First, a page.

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Cell viability is an important assessment in cell culture to characterize the health of the cell population and confirm if cells are alive. Morphology or end-line assays are used to determine cell viability of entire populations. Intracellular pO2 levels is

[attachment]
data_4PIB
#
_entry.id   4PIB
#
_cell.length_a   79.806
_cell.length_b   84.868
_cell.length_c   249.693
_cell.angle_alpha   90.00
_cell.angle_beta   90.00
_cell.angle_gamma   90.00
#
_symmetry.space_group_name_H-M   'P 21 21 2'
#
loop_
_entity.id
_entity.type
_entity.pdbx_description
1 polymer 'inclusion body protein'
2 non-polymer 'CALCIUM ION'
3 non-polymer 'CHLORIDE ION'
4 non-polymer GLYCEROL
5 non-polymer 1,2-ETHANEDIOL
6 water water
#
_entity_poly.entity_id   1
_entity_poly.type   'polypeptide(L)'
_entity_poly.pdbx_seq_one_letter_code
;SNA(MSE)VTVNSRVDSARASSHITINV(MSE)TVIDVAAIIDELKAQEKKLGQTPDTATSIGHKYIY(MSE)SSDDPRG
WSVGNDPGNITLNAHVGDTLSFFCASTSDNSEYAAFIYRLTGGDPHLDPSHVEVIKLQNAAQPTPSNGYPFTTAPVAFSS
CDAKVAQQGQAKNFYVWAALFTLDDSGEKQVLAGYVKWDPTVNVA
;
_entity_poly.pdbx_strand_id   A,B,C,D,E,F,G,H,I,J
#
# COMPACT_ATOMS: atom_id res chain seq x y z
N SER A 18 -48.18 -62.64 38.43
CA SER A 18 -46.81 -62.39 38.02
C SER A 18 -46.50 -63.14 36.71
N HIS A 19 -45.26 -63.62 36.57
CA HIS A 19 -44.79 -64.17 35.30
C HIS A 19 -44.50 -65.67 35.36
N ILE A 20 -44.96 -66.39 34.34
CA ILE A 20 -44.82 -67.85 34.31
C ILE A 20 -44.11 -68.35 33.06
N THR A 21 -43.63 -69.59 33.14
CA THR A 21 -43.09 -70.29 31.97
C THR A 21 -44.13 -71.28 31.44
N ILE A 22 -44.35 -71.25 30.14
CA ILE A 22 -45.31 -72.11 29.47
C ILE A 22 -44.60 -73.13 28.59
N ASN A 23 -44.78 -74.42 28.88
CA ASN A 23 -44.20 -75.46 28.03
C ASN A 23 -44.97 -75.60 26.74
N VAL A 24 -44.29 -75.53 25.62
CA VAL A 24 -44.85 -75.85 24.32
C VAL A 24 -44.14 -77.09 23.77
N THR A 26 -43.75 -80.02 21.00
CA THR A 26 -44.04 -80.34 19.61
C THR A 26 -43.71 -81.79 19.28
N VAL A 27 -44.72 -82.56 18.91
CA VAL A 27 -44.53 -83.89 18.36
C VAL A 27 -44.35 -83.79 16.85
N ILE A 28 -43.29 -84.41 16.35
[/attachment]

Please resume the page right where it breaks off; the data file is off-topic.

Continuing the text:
Cell viability is an important assessment in cell culture to characterize the health of the cell population and confirm if cells are alive. Morphology or end-line assays are used to determine cell viability of entire populations. Intracellular pO2 levels is indicative of cell health and metabolism that can be used as a factor to asses cell viability in an in-line assay. Siloxane based pO2 sensing nanoprobes present a modality to visualize intracellular pO2. Using fluorescent lifetime imaging microscopy (FLIM), pO2 levels can be mapped intracellular as a highly functional in-line assay for cell viability. FLIM is an imaging modality that reconstructs an image based of its fluorescent lifetime. Nanoprobes were synthesized in different manufacturing/storage conditions. The nanoprobes for both long- and short-term storage were characterized in a cell free environment testing for changes in fluorescent intensity, average and maximum nanoprobe diameter. The nanoprobes were validated in two different culture systems, 2D and microcarrier culture systems, for human derived neural progenitor cells (NPCs) and neurons. Long- and short-term storage nanoprobes were used to label different neuronal based culture systems to asses labeling efficiency through fluorescent microscopy and flow cytometry. NPCs and neurons in each culture system was tested to see if nanoprobe labeling effected cellular phenotype for traits such as: cell proliferation, gene expression, and calcium imaging. Long-term and short-term storage nanoprobes were successfully validated for both NPCs and neurons in all culture systems. Assessments of the pO2 sensing nanoprobes will be further developed to create a highly functional and efficient in-line test for cell viability.